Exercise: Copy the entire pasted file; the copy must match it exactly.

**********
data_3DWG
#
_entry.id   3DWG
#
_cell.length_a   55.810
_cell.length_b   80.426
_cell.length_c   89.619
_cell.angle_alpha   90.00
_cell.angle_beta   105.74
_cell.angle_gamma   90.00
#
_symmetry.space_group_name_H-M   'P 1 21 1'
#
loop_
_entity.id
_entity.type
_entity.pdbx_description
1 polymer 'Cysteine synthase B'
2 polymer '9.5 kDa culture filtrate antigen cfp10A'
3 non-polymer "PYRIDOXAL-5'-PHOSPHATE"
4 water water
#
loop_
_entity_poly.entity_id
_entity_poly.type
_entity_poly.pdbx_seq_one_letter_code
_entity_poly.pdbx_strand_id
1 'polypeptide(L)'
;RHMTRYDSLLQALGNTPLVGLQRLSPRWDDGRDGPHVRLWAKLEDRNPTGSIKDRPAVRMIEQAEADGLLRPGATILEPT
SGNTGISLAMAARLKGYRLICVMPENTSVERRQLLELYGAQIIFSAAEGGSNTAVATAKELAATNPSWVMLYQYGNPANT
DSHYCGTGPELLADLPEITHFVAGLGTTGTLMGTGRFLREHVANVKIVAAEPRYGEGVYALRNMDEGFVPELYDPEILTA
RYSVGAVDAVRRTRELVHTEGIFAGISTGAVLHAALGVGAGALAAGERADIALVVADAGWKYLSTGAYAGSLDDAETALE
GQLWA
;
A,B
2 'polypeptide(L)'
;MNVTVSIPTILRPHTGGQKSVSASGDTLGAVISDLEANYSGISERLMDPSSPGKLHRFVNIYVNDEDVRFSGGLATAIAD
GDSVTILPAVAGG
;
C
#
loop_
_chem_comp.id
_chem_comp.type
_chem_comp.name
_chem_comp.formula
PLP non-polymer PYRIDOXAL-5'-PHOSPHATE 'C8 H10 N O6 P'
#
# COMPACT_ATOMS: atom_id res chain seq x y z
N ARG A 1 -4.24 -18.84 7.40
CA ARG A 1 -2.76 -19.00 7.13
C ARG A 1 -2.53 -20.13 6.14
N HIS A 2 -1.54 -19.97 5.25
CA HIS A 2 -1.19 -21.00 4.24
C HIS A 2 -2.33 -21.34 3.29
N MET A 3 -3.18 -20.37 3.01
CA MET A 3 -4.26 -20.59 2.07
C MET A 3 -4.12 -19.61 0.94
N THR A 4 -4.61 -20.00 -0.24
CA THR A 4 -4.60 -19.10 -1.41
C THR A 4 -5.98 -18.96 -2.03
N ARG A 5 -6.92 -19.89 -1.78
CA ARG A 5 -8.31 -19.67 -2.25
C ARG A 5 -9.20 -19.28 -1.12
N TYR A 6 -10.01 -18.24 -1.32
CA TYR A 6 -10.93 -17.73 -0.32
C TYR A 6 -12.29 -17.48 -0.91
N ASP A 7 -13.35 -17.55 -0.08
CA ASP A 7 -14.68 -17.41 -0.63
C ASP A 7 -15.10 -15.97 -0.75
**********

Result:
data_3DWG
#
_entry.id   3DWG
#
_cell.length_a   55.810
_cell.length_b   80.426
_cell.length_c   89.619
_cell.angle_alpha   90.00
_cell.angle_beta   105.74
_cell.angle_gamma   90.00
#
_symmetry.space_group_name_H-M   'P 1 21 1'
#
loop_
_entity.id
_entity.type
_entity.pdbx_description
1 polymer 'Cysteine synthase B'
2 polymer '9.5 kDa culture filtrate antigen cfp10A'
3 non-polymer "PYRIDOXAL-5'-PHOSPHATE"
4 water water
#
loop_
_entity_poly.entity_id
_entity_poly.type
_entity_poly.pdbx_seq_one_letter_code
_entity_poly.pdbx_strand_id
1 'polypeptide(L)'
;RHMTRYDSLLQALGNTPLVGLQRLSPRWDDGRDGPHVRLWAKLEDRNPTGSIKDRPAVRMIEQAEADGLLRPGATILEPT
SGNTGISLAMAARLKGYRLICVMPENTSVERRQLLELYGAQIIFSAAEGGSNTAVATAKELAATNPSWVMLYQYGNPANT
DSHYCGTGPELLADLPEITHFVAGLGTTGTLMGTGRFLREHVANVKIVAAEPRYGEGVYALRNMDEGFVPELYDPEILTA
RYSVGAVDAVRRTRELVHTEGIFAGISTGAVLHAALGVGAGALAAGERADIALVVADAGWKYLSTGAYAGSLDDAETALE
GQLWA
;
A,B
2 'polypeptide(L)'
;MNVTVSIPTILRPHTGGQKSVSASGDTLGAVISDLEANYSGISERLMDPSSPGKLHRFVNIYVNDEDVRFSGGLATAIAD
GDSVTILPAVAGG
;
C
#
loop_
_chem_comp.id
_chem_comp.type
_chem_comp.name
_chem_comp.formula
PLP non-polymer PYRIDOXAL-5'-PHOSPHATE 'C8 H10 N O6 P'
#
# COMPACT_ATOMS: atom_id res chain seq x y z
N ARG A 1 -4.24 -18.84 7.40
CA ARG A 1 -2.76 -19.00 7.13
C ARG A 1 -2.53 -20.13 6.14
N HIS A 2 -1.54 -19.97 5.25
CA HIS A 2 -1.19 -21.00 4.24
C HIS A 2 -2.33 -21.34 3.29
N MET A 3 -3.18 -20.37 3.01
CA MET A 3 -4.26 -20.59 2.07
C MET A 3 -4.12 -19.61 0.94
N THR A 4 -4.61 -20.00 -0.24
CA THR A 4 -4.60 -19.10 -1.41
C THR A 4 -5.98 -18.96 -2.03
N ARG A 5 -6.92 -19.89 -1.78
CA ARG A 5 -8.31 -19.67 -2.25
C ARG A 5 -9.20 -19.28 -1.12
N TYR A 6 -10.01 -18.24 -1.32
CA TYR A 6 -10.93 -17.73 -0.32
C TYR A 6 -12.29 -17.48 -0.91
N ASP A 7 -13.35 -17.55 -0.08
CA ASP A 7 -14.68 -17.41 -0.63
C ASP A 7 -15.10 -15.97 -0.75